top of page

Positive Classroom Climate

There are so many things that educators plan for at the beginning of every school year. One of the most important considerations needs to be developing a positive classroom climate, wherein students and educators feel safe and appreciated.

One of the simplest ways to foster a positive climate is for educators to greet their students at the door every morning. Children love to be greeted with a high five, hug, wave, or fist bump. A smile also goes a long way to making a child feel welcomed.

Greeting students at the door provides them with an opportunity to share information with you or lets them know that they are important. Your smile could be just what a child needs to lift their spirits that day.

When I was teaching, I made a point of meeting my students at the door. I would start with a ‘Good morning, (child’s name)’ and inquire about their night, their bus ride to school, their swimming lesson, or even their new haircut. As an administrator, I still make a point of greeting students and families at our school’s Kiss ‘n Ride. It is also a great way to start my day off right, as it helps clear my mind before a busy day.

After the morning school bell rings, I walk the halls to say ‘Hello’ to every homeroom before returning to my office. The time I take to walk my building allows me to build a connection with my staff and students. It is important for them to feel valued when they are at school.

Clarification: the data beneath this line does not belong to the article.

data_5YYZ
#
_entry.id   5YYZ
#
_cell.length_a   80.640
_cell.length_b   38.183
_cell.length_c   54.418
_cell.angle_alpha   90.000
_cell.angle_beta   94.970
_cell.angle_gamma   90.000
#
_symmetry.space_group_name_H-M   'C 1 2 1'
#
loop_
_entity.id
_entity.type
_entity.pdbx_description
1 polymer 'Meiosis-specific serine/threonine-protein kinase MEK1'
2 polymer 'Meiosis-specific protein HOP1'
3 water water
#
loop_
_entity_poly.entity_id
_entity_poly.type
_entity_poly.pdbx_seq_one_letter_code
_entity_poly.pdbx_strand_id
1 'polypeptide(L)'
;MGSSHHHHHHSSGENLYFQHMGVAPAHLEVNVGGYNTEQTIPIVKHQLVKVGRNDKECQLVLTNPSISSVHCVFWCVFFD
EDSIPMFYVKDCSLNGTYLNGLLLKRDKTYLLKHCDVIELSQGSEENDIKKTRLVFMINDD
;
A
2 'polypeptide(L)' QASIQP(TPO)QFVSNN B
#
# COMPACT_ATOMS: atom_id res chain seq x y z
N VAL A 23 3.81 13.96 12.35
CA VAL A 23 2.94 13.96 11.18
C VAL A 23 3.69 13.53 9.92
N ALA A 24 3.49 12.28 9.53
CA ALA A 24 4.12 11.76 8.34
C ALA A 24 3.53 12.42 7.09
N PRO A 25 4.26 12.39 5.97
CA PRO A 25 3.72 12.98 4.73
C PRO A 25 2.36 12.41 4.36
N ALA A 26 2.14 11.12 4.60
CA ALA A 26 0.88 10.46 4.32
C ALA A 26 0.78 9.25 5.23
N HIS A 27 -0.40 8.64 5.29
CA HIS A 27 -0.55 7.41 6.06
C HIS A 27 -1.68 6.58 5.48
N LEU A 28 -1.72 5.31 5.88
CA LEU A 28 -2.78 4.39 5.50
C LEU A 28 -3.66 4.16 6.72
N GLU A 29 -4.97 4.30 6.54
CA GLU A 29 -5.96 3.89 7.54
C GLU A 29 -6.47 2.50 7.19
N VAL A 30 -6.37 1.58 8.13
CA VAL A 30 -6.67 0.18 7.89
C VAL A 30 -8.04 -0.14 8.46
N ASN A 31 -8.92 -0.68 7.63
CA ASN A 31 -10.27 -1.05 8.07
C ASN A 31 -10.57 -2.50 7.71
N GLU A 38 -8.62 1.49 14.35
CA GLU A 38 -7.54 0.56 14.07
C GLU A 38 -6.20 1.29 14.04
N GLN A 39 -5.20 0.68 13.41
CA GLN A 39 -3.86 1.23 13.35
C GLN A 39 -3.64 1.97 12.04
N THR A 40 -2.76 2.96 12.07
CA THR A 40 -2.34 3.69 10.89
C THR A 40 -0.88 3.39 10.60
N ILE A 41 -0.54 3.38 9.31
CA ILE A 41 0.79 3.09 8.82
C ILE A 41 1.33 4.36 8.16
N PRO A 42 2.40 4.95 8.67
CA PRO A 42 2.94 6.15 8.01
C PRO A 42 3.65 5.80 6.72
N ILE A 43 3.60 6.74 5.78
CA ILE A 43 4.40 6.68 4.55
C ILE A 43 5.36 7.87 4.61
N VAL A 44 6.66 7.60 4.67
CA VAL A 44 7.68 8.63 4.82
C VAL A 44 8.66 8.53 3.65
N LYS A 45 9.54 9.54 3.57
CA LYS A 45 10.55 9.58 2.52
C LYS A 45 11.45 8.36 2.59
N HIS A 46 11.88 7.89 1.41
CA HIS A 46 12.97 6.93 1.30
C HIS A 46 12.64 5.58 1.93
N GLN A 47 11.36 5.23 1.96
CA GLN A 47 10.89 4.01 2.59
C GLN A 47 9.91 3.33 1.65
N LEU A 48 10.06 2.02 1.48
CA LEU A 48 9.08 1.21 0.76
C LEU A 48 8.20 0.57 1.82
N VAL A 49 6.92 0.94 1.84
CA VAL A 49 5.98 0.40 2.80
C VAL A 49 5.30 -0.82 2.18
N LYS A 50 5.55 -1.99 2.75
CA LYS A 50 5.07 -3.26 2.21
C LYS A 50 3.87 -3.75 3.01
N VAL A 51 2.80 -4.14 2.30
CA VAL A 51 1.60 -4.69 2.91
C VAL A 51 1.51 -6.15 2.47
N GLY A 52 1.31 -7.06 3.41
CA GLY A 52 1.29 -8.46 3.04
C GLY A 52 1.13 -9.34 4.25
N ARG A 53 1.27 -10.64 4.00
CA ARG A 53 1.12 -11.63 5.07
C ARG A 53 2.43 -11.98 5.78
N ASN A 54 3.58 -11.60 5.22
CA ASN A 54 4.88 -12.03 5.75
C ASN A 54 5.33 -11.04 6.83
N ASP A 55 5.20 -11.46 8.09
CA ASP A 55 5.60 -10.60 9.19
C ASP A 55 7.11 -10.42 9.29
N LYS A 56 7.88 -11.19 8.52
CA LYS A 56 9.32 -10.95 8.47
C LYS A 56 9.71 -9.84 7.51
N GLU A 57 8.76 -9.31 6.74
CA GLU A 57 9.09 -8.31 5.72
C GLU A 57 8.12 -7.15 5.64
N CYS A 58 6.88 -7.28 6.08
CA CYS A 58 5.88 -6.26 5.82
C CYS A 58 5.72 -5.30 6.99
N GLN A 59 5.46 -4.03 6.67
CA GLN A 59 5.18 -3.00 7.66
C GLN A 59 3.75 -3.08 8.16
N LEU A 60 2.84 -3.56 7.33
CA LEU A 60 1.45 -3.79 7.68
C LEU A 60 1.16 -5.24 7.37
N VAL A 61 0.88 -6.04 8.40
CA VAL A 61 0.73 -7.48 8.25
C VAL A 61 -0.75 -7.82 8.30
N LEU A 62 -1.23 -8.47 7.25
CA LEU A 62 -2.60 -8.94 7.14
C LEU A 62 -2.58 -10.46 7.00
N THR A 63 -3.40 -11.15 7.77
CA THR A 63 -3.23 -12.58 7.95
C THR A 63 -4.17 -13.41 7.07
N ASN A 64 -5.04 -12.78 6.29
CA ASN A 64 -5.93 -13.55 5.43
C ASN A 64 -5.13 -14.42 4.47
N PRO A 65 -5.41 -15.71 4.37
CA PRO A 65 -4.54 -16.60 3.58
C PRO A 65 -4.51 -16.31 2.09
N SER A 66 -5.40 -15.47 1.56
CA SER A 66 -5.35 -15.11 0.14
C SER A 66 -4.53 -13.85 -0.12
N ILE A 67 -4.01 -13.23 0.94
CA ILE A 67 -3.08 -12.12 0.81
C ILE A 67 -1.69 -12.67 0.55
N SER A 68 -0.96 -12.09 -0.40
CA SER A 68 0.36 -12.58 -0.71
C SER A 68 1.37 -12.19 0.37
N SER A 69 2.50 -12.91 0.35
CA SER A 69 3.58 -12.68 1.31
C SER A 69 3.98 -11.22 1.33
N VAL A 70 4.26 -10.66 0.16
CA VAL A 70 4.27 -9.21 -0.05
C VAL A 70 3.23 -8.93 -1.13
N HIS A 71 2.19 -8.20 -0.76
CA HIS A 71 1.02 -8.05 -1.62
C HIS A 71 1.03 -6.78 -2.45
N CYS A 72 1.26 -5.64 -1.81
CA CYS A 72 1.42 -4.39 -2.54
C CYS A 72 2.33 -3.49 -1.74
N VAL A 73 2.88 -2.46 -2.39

Ever attend a professional learning session where you did not know another person? Then, a colleague smiled at you and your anxiety immediately decreased. This is how some students feel when they attend school for the first time, start a new grade, or are the ‘new’ student who moved to the area. Educators play a crucial role in how their students feel in the classroom. Choosing to speak kindly, even when a child makes a poor choice can influence the climate in a classroom. Using manners and humor are great ways to set the tone for a class. This behavior may also help ‘fill a child’s bucket’ that day.

Something as simple as saying a student’s name helps to build rapport. Greeting the children after lunch or using their names when you are asking the students a question, demonstrates the value you place on them and their contributions to the class. You’ve already read how my teachers made me feel uncomfortable by mispronouncing my name when I was a student. When you are unsure of how to pronounce a child’s name, just ask the child to help you. Showing your students that you need help also demonstrates that educators make mistakes, too. This increases their comfort level with you and builds a trusting bond.

To highlight the importance of developing a positive classroom culture, I encourage you to watch Rita Pearson’s Ted Talk. It is informative and will make you smile, but most importantly, I hope it encourages you to reflect on how you promote a safe and welcoming classroom culture for your students.

Rita Pearson’s Ted Talk

Happy Reflecting!


bottom of page